Emergency Rooms Face Influx Of Non-COVID Patients
For nearly two years, experts have warned that failing socially distance, wear masks, and follow other safety protocols, increased the risk of contracting COVID. If this happened too often, our hospitals could be overrun by COVID patients who would take beds away from those who had other acute disorders like heart attacks or strokes. Now that the vaccines have proven to effectively reduce the rate of transmission of COVID, and the number of hospitalized COVID patients has declined, there is some optimism that the pandemic could soon be coming to an end. However, many patients who put off medical services while COVID patients were claiming beds are now flooding ERs.
In other words, even though COVID numbers continue to decline, the havoc the pandemic has wreaked on the health care system persists.
A new issue causing the same problem
It is not uncommon now to see stretchers lining the walls of emergency rooms where patients lie waiting for a room to open. The troubling thing is that many of these individuals do not have COVID-19. They simply waited to have important procedures performed, often until it was too late. That has created an influx of patients for emergency rooms and they are still struggling to handle the volume. Prior to the pandemic, most of these emergency rooms had plenty of space to take on new patients.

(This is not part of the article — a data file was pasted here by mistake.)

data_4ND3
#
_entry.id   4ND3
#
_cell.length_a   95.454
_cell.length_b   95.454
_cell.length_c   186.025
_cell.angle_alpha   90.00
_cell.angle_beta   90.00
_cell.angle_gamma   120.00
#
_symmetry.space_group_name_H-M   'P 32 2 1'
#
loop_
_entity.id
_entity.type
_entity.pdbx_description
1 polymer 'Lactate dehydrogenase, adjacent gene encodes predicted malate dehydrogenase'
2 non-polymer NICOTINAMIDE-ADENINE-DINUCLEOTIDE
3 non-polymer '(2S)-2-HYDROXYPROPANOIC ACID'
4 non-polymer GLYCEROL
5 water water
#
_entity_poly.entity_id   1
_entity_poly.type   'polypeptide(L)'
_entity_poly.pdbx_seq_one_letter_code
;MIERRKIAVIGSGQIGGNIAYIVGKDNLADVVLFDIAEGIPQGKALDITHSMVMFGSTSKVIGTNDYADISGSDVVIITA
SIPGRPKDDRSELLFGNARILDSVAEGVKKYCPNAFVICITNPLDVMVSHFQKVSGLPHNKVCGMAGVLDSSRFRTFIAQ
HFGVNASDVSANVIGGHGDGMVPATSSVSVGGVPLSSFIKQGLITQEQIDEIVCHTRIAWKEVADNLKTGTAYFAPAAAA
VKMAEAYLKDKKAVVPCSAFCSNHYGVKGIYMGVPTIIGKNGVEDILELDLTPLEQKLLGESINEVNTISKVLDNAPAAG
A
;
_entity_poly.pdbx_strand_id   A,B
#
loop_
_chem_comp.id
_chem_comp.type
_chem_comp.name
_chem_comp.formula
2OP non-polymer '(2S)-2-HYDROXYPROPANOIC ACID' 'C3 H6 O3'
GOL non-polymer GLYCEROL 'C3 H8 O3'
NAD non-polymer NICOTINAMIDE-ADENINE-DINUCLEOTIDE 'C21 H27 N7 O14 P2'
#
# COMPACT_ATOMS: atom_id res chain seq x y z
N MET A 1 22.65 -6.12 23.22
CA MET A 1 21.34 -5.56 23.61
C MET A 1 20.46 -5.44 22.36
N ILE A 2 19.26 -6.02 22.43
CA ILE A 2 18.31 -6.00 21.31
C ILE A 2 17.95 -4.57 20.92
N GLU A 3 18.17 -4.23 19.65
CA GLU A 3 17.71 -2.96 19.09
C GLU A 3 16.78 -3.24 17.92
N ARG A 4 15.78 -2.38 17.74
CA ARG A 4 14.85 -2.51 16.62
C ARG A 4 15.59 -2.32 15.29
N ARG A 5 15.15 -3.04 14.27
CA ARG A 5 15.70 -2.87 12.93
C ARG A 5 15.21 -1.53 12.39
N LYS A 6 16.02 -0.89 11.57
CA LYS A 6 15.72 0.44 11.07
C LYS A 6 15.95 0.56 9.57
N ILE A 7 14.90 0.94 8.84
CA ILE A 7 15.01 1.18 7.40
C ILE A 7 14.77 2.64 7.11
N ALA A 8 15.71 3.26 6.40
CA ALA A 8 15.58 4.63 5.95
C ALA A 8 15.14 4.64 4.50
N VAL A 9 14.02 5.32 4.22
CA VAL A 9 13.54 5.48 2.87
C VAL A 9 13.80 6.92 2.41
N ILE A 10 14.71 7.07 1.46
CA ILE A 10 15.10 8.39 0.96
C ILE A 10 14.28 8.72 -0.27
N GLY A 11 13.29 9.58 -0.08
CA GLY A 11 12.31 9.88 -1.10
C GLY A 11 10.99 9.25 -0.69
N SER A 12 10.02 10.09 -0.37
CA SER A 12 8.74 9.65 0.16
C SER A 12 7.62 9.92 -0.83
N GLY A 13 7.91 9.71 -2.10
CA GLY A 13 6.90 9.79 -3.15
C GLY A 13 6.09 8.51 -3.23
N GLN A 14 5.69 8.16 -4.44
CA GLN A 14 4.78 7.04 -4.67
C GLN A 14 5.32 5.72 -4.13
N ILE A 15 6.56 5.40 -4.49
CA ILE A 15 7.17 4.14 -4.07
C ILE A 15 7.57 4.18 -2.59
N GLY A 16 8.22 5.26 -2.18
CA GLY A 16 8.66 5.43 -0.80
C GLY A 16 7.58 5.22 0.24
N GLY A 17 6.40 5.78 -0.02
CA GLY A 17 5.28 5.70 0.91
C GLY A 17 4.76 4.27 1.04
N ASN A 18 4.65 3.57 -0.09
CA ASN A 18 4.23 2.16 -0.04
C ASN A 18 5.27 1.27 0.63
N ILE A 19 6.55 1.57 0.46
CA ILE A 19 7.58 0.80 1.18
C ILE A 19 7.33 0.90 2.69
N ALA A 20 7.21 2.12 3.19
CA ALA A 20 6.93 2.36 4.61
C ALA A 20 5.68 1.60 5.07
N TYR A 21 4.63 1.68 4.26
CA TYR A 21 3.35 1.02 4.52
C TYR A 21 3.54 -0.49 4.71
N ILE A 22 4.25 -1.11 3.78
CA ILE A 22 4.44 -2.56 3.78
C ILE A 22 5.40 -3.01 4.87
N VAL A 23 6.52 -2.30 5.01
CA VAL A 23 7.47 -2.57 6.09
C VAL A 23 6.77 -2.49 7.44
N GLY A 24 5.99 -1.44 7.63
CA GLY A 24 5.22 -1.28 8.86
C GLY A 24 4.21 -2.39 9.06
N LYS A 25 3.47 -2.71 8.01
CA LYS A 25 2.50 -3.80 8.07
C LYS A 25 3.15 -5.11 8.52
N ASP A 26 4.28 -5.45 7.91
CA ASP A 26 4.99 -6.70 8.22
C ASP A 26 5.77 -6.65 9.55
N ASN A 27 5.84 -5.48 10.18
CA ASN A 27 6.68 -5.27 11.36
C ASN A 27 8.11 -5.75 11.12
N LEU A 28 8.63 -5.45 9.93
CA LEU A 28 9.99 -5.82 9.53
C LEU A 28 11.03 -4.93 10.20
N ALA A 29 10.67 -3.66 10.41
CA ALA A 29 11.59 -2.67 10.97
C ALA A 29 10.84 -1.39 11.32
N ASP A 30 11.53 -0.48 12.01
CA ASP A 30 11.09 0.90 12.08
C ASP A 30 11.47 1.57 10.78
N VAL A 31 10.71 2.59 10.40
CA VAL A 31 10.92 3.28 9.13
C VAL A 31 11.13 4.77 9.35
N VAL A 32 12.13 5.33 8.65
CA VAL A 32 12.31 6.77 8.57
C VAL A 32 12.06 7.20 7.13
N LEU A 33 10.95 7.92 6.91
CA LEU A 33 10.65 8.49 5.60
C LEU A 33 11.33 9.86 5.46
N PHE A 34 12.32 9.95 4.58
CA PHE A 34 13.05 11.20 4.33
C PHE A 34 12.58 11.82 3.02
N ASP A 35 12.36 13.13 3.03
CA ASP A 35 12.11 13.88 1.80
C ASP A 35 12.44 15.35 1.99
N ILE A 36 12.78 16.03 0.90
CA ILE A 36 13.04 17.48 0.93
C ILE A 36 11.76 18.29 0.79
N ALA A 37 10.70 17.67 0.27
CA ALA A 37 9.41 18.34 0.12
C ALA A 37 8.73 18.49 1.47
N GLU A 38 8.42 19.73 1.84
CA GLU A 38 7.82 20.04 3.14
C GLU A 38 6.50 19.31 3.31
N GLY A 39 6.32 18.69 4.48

In the early days of the pandemic, it was not uncommon to see emergency rooms vacant as everyone stayed home unless they had to. However, COVID cases began to spike and some hospitals found themselves unable to manage the volume. Others are just now feeling the pinch of all those patients who waited a year to manage their other non-COVID issues.
Standard of care issues and medical malpractice liability
While the text of the COVID liability protections differ from one state to the next, hospitals can still claim they are under the effects of the pandemic which would broadly alleviate them from liability. Hospitals can claim that COVID-related pressures are preventing them from rendering the appropriate medical care and treatment and that their liability should thus be limited under the COVID immunity laws of their state.
In other words, while it may still be possible to file a lawsuit against a hospital in Florida if their ER is overrun with patients, the hospital can always raise a COVID pressure defense to explain why the prevailing standard of care was not rendered. It would then be up to the court to interpret the law and decide whether or not these lawsuits could move forward.
Talk to a Tampa Medical Malpractice Attorney Today
If you’ve been injured at a hospital or by the negligence of a medical doctor, call the Tampa medical malpractice attorneys at Palmer | Lopez today to schedule a free consultation and learn more about how we can help.